Thing #1
Synthetic oil, it really has helped shifting a lot. I'm not going to go into brand specifics since it always starts a flame war but i get JASO-MA motorcycle specific oil. I personally run 10w40 for the temps i see where i live.

Thing #2
Vesrah Heavy Duty Clutch springs that NoHair McNair mentioned. These combined with the next item below really helped with the clutch engagement point. I have these in both of my TW's and they were a good upgrade for the money spent.

Thing #3
Internal clutch pushrod adjustment. Both of mine were way off from adjustment as described in the manual. Proper adjustment combined with the springs and proper adjustment at the lever has moved the engagement point much close to the handlebar, both of mine start to pull a half inch off the bar now.

Thing #4
Barnett clutch friction plates. These made a massive difference in feel of the clutch on her bike. Its much smoother and just nicer in general to operate than mine is with the stock plates. Since she is a newer rider that better more consistent feel is important, I don't hear complaints about the clutch feeling touchy any more and i can see she has a much easier time getting going from a stop. Her bike had ~16k on the clock and the plates were almost worn out so i did them when i rebuilt the motor. Her clutch is no nice now that i want these plates in my bike, i just need to wait for my clutch to wear out first...
 

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Yeah what those guys said. I would second changing out or at least inspecting your clutch plates for a warped one.
The cheap dude fix for springs is to put washers on 'em to increase the preload. The whole Barnett set up won't set you
back too much though. If low speed maneuvers are what's giving you fits, consider some lower gearing like a larger rear sprocket.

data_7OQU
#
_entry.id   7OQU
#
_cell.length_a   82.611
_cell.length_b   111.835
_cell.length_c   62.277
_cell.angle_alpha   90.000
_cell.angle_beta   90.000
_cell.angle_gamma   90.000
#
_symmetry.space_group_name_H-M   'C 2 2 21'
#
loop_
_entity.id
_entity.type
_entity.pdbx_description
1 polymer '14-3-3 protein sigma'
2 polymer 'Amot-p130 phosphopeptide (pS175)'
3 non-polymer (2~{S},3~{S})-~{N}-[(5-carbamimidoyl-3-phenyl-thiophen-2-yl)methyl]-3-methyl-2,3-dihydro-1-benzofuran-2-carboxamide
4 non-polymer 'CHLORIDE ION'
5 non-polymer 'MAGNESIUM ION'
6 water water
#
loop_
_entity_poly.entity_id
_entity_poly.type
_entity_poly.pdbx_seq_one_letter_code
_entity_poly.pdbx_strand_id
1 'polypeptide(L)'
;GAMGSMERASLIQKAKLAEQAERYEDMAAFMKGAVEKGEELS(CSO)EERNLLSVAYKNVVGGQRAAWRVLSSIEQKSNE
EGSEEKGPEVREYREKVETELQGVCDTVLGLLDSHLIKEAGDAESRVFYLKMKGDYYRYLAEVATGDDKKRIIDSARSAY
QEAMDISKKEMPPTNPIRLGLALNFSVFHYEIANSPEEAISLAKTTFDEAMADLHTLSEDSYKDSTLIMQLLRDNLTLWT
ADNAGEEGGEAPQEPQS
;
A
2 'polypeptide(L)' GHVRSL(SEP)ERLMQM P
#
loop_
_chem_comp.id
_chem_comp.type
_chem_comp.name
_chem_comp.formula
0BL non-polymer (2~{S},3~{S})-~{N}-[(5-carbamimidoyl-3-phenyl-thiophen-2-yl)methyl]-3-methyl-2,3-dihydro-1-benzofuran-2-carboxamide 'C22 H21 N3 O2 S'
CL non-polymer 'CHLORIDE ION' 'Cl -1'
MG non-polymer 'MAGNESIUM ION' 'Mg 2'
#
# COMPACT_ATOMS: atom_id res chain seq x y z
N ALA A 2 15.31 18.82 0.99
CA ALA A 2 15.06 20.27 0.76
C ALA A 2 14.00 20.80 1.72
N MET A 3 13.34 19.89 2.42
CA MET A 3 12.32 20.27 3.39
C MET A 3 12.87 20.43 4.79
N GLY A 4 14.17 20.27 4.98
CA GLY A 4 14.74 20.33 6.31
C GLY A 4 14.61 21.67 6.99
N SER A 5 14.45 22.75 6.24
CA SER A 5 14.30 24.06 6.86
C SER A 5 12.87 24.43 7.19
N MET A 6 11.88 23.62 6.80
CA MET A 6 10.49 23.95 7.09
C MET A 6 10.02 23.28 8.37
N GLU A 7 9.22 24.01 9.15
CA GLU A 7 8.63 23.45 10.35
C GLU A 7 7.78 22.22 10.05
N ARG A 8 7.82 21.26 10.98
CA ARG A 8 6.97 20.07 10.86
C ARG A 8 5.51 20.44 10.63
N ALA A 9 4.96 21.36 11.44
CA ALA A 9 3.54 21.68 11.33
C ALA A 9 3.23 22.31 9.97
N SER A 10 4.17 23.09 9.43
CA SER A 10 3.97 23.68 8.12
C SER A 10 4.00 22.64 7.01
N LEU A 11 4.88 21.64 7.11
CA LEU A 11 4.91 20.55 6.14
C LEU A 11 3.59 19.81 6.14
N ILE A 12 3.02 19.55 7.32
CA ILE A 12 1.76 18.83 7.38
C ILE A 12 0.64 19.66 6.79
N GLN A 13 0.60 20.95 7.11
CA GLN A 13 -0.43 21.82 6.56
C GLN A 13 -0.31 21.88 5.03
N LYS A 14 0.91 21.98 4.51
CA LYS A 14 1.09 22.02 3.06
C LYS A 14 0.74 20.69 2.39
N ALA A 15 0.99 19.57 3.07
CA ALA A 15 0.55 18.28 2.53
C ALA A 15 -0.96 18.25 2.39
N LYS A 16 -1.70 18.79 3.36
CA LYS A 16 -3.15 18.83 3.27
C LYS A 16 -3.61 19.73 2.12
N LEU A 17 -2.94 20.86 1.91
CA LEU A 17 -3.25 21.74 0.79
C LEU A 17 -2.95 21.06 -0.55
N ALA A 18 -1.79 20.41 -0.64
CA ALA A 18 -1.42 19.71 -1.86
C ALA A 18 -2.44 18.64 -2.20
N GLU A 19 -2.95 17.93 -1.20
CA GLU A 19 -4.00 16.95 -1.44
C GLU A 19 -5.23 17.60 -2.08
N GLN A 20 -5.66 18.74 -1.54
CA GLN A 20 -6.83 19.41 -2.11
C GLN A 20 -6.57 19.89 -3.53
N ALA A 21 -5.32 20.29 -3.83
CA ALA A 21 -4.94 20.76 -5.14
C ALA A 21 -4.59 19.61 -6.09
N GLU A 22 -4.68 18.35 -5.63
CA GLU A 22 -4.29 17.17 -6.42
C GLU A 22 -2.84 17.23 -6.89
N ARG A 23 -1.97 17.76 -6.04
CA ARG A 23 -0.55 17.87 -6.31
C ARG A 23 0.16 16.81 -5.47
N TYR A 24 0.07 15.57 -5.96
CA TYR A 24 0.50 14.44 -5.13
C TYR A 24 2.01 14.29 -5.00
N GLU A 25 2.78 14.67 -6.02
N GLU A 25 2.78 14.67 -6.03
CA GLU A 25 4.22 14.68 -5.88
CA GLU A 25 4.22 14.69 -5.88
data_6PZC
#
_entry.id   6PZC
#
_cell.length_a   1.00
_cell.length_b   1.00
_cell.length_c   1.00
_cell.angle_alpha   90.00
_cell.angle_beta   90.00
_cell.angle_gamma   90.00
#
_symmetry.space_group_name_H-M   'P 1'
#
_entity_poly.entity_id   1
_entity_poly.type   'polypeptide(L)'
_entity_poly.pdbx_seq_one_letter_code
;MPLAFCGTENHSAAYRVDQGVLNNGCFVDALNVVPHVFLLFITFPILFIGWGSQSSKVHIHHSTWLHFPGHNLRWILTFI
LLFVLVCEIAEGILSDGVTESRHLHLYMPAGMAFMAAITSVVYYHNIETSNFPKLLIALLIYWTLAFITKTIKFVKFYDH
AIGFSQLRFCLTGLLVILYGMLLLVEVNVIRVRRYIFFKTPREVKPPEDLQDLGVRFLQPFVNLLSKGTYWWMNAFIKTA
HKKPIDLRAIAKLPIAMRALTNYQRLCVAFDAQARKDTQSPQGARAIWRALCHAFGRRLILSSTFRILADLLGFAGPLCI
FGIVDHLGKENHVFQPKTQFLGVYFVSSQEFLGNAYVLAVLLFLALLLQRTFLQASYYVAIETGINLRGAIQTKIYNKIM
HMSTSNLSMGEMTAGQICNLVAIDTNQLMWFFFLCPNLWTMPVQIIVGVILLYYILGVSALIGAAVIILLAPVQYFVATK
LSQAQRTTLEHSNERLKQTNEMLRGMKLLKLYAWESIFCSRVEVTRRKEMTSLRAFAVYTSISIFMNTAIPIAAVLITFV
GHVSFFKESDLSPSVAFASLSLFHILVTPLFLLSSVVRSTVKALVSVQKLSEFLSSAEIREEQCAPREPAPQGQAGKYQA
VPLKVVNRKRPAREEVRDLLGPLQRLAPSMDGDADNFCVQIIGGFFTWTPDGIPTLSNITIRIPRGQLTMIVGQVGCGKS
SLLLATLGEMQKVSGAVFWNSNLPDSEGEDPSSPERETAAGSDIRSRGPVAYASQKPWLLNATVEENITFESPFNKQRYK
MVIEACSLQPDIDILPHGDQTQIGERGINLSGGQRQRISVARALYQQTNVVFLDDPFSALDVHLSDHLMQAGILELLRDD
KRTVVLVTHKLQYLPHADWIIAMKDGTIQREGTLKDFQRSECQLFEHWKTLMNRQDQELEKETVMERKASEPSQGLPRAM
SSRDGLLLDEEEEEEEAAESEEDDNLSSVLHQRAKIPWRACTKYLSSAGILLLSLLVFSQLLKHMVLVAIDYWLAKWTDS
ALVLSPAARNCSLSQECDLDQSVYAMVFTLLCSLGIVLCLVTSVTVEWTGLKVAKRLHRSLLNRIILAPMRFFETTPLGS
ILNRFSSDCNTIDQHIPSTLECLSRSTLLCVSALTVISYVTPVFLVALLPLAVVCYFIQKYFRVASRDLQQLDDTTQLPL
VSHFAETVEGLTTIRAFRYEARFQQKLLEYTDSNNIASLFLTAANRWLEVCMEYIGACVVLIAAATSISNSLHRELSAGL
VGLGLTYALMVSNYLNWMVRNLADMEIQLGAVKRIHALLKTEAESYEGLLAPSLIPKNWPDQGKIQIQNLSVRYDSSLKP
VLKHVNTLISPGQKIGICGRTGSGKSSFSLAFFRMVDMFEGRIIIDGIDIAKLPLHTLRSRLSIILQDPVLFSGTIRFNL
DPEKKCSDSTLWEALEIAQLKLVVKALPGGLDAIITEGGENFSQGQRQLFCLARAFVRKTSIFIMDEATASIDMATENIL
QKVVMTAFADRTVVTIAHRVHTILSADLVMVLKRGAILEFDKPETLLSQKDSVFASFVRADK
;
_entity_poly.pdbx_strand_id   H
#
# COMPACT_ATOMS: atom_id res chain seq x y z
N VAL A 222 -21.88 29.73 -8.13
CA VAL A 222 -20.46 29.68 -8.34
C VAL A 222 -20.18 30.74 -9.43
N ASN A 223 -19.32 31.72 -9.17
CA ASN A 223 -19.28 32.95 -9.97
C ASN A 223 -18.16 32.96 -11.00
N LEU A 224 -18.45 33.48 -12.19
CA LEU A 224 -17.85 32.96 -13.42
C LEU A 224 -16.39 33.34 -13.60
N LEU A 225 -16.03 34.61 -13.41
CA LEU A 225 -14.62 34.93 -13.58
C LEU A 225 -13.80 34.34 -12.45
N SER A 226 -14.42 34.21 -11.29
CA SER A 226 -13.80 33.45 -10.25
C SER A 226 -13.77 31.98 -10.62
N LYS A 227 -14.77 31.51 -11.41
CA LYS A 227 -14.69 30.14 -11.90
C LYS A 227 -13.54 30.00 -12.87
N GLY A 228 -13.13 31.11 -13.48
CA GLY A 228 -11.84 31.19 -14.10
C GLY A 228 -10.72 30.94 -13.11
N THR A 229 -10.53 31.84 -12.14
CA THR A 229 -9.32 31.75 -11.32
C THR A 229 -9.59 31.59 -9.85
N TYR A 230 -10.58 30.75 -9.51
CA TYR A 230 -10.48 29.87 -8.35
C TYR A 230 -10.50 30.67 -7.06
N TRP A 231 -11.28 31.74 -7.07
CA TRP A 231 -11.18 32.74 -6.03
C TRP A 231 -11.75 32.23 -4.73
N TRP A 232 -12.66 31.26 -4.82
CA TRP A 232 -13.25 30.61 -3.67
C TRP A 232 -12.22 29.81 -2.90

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I had to adjust the clutch so it would engage sooner as my daughter hand is small and she had issues slipping the clutch.
Now she can slip the clutch and has no issues starting on hills.
I will need to talk to her about the 1st gear as she tends to have problems getting it into gear after a stop.
I don't notice any issues, but it could be I just find it second nature.
 

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Sounds like you are getting enough good advice on mechanical things you can do to help.

For an immediate fix to the problem of; at a stop sign with "cars behind me and I can't get into 1st gear":

Always downshift through the gears and into first BEFORE you come to a complete stop. -J-
 

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Nunya – you say “Clutch engage/disengage is all of 1/4" travel from the forward position, while clutch lever travel is like 3" total”

Is that ¼” inch from fully relaxed – or ¼ inch from fully pulled in ?

Sounds like it’s not adjusted properly, which would explain a lot. If this is the case, then I’ll await your reply before commenting further …….
 

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Discussion Starter #12
Nunya – you say “Clutch engage/disengage is all of 1/4" travel from the forward position, while clutch lever travel is like 3" total”

Is that ¼” inch from fully relaxed – or ¼ inch from fully pulled in ?

Sounds like it’s not adjusted properly, which would explain a lot. If this is the case, then I’ll await your reply before commenting further …….
That's .25" from fully out.

Thanks for the other advice. I'm on the road so maintenance is to a minimum. I plan on changing the oil tomorrow morning as I found some mobil1 full synth at the convenience store and see of that helps at all.